Lola reminded me about this article in The Telegraph:
But the big [experiment] is Finland, an entire country, which is going to do a pilot, selecting 2,000 unemployed people at random and giving them a monthly income of about £500, which is what they get in unemployment benefit but they will be allowed to keep it if they get a job. After two years, we will find out whether the scheme has encouraged people to work, given that the participants will be able to keep every euro cent that they earn (after tax).
There's no “whether” about it, it will, assuming 2,000 is a big enough sample size. Please note that they pitched their UBI at the same level as unemployment benefit, a very sensible move as it enables us to compare like with like.
The idea behind the basic income is lovely. It is that, if the state gives every citizen enough to live on as a right of citizenship..
Crassly incorrect. How much a person needs 'to live on' and whether the payment should be enough 'to live on' are two quite separate decisions and not central to the UBI debate. The argument worth having is how much it will be, let's start with 'the same as unemployment benefit' and busk it from there, I can see arguments for lower or higher and am neutral on the topic.
… they will accept irregular, part-time or precarious work because they won’t lose welfare benefits if they do so.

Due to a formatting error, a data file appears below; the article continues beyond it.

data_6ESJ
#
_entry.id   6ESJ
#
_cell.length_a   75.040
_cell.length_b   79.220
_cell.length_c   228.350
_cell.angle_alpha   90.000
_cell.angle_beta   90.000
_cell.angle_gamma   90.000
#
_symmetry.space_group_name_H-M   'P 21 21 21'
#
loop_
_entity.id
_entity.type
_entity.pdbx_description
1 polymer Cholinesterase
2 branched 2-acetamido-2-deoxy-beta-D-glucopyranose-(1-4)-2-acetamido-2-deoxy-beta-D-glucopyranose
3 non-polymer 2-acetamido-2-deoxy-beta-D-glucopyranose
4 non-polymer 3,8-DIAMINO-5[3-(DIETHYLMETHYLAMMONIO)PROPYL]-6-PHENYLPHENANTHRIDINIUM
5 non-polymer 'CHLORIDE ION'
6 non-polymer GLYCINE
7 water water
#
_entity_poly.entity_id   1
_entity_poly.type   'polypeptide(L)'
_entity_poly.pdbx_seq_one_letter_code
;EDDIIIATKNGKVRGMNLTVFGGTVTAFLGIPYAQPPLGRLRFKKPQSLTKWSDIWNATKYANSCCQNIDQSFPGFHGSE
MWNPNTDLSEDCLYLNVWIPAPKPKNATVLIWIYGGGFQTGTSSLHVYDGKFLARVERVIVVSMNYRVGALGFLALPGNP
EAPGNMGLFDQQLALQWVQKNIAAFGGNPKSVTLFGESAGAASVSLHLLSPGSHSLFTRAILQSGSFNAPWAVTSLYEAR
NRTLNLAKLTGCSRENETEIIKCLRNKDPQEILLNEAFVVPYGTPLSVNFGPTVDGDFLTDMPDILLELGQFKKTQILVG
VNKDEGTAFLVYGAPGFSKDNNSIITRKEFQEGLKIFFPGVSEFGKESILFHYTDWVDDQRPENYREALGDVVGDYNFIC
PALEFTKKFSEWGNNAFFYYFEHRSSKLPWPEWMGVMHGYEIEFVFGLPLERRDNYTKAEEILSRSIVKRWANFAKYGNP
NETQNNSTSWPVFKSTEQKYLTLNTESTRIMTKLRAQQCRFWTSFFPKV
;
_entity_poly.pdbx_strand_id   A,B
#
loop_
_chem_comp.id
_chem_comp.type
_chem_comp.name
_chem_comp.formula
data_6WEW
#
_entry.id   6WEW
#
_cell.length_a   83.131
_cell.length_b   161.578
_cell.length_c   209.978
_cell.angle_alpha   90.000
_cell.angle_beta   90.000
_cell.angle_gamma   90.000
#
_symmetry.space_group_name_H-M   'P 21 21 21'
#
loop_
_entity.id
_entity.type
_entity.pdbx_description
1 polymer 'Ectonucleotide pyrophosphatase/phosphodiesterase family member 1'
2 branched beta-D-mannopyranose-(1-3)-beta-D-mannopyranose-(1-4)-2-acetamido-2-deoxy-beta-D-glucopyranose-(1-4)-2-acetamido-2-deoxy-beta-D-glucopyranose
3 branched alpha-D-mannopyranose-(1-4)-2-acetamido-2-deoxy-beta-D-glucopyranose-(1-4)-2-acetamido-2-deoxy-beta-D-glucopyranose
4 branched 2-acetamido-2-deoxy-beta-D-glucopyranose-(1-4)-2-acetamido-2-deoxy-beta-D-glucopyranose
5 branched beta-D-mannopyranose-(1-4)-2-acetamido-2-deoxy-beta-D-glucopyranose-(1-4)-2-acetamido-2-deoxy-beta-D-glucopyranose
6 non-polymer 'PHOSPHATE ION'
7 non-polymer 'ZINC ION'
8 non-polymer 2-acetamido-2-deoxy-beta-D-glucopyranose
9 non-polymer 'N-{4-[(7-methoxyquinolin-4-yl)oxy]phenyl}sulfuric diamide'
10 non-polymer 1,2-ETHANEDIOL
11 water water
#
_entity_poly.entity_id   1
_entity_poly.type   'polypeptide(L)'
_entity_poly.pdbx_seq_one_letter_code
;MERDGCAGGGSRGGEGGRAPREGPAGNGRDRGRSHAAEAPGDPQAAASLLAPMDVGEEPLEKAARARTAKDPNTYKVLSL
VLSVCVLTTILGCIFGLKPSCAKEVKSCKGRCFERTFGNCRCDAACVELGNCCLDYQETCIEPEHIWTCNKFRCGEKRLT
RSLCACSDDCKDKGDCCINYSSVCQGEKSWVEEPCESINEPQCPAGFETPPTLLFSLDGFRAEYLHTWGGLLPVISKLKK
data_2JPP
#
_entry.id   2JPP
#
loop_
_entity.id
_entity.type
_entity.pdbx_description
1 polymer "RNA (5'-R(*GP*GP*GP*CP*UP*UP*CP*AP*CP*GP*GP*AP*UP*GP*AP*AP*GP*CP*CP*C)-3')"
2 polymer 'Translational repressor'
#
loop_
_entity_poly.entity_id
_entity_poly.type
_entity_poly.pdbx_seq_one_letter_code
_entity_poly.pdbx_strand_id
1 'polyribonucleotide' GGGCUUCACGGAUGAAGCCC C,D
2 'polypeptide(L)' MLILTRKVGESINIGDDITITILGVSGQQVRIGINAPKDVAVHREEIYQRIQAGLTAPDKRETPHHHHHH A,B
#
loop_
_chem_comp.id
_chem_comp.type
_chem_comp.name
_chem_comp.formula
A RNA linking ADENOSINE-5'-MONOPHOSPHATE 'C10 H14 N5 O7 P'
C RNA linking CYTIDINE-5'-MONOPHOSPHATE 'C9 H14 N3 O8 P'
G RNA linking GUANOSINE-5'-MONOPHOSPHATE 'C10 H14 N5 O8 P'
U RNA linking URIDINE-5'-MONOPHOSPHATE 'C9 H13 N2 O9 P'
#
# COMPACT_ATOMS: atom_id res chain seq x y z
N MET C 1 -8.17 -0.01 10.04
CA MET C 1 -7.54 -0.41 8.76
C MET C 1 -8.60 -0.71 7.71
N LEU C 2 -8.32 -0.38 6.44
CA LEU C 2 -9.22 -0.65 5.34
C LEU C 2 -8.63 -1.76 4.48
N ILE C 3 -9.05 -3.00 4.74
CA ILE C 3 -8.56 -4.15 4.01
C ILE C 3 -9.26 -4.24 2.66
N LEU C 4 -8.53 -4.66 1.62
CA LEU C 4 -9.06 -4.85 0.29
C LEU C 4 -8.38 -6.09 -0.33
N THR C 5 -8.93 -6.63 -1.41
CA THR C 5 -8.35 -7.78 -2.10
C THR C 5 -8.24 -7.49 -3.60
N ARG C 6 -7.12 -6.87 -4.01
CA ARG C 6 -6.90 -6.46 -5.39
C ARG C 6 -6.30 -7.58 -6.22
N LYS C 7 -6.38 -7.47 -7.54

That part is correct, it is one of the many advantages.
Now comes the real crap:
The practice, however, is very expensive. One rudimentary scheme worked out for the UK by Malcolm Torry – and remember that he is an advocate of the basic income – proposed an income of £8,320 a year, to replace all benefits except housing and council-tax benefit.
That is hardly a generous annual stipend, and yet if it is to be funded through the income tax system it would require the rates of income tax to go up from 20, 40 and 45 per cent to 48, 68 and 73 per cent.
That is a superbly 'generous annual stipend' if you ask me. Malcolm has done lots of workings, and done illustrative schemes showing how much tax rates would have to increase. (I warned him against this at a meeting, I said if you make different suggestions, opponents will pick and choose the ones they like least and slag those off. Best to stick to one plain vanilla version, but hey).
If we pitch the UBI at approx. current unemployment benefit rates, no increases in tax rates are required whatsoever (assuming you get rid of most other welfare payments and the tax free personal allowance). Clearly, if you go mad and double that, it would require higher taxes. Malcolm wasn't recommending that amount, particularly, he just did the numbers.
Now the totally, grand, shitty finale:
If it’s grand, universal reform of the benefits system you want, study the everlasting disaster of the Universal Credit system and devise a practical way to make that work, instead of diverting your energies into campaigning for the schemes of impractical dreamers.
If we did a list of everything wrong with UC and tweaked them all, we would end up approaching UBI, so why not skip a few stages and go for the good stuff?